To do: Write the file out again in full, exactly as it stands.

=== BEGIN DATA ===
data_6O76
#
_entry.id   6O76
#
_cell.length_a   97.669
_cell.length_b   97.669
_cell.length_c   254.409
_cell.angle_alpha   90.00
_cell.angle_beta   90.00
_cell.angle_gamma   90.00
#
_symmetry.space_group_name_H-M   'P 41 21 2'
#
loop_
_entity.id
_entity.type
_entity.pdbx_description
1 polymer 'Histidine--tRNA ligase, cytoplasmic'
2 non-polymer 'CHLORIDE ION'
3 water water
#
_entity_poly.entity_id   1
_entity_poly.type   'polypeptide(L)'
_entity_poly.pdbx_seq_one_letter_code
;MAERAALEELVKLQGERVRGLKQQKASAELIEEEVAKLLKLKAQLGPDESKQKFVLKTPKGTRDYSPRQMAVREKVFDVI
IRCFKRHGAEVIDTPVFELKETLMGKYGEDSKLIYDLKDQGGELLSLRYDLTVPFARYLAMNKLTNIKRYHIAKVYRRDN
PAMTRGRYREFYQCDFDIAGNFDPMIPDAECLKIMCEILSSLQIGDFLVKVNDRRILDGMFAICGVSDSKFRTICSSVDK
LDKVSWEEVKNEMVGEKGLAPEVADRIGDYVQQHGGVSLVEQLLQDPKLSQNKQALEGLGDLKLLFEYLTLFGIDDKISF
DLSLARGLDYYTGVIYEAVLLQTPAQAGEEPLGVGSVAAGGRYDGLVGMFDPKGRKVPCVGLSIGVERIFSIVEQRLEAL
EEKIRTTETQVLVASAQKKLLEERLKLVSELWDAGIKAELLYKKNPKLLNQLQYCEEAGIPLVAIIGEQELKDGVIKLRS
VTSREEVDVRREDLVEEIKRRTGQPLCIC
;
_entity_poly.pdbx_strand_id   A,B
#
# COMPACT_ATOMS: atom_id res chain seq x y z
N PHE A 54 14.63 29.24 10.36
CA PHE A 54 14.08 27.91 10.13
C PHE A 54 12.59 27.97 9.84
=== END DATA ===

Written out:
data_6O76
#
_entry.id   6O76
#
_cell.length_a   97.669
_cell.length_b   97.669
_cell.length_c   254.409
_cell.angle_alpha   90.00
_cell.angle_beta   90.00
_cell.angle_gamma   90.00
#
_symmetry.space_group_name_H-M   'P 41 21 2'
#
loop_
_entity.id
_entity.type
_entity.pdbx_description
1 polymer 'Histidine--tRNA ligase, cytoplasmic'
2 non-polymer 'CHLORIDE ION'
3 water water
#
_entity_poly.entity_id   1
_entity_poly.type   'polypeptide(L)'
_entity_poly.pdbx_seq_one_letter_code
;MAERAALEELVKLQGERVRGLKQQKASAELIEEEVAKLLKLKAQLGPDESKQKFVLKTPKGTRDYSPRQMAVREKVFDVI
IRCFKRHGAEVIDTPVFELKETLMGKYGEDSKLIYDLKDQGGELLSLRYDLTVPFARYLAMNKLTNIKRYHIAKVYRRDN
PAMTRGRYREFYQCDFDIAGNFDPMIPDAECLKIMCEILSSLQIGDFLVKVNDRRILDGMFAICGVSDSKFRTICSSVDK
LDKVSWEEVKNEMVGEKGLAPEVADRIGDYVQQHGGVSLVEQLLQDPKLSQNKQALEGLGDLKLLFEYLTLFGIDDKISF
DLSLARGLDYYTGVIYEAVLLQTPAQAGEEPLGVGSVAAGGRYDGLVGMFDPKGRKVPCVGLSIGVERIFSIVEQRLEAL
EEKIRTTETQVLVASAQKKLLEERLKLVSELWDAGIKAELLYKKNPKLLNQLQYCEEAGIPLVAIIGEQELKDGVIKLRS
VTSREEVDVRREDLVEEIKRRTGQPLCIC
;
_entity_poly.pdbx_strand_id   A,B
#
# COMPACT_ATOMS: atom_id res chain seq x y z
N PHE A 54 14.63 29.24 10.36
CA PHE A 54 14.08 27.91 10.13
C PHE A 54 12.59 27.97 9.84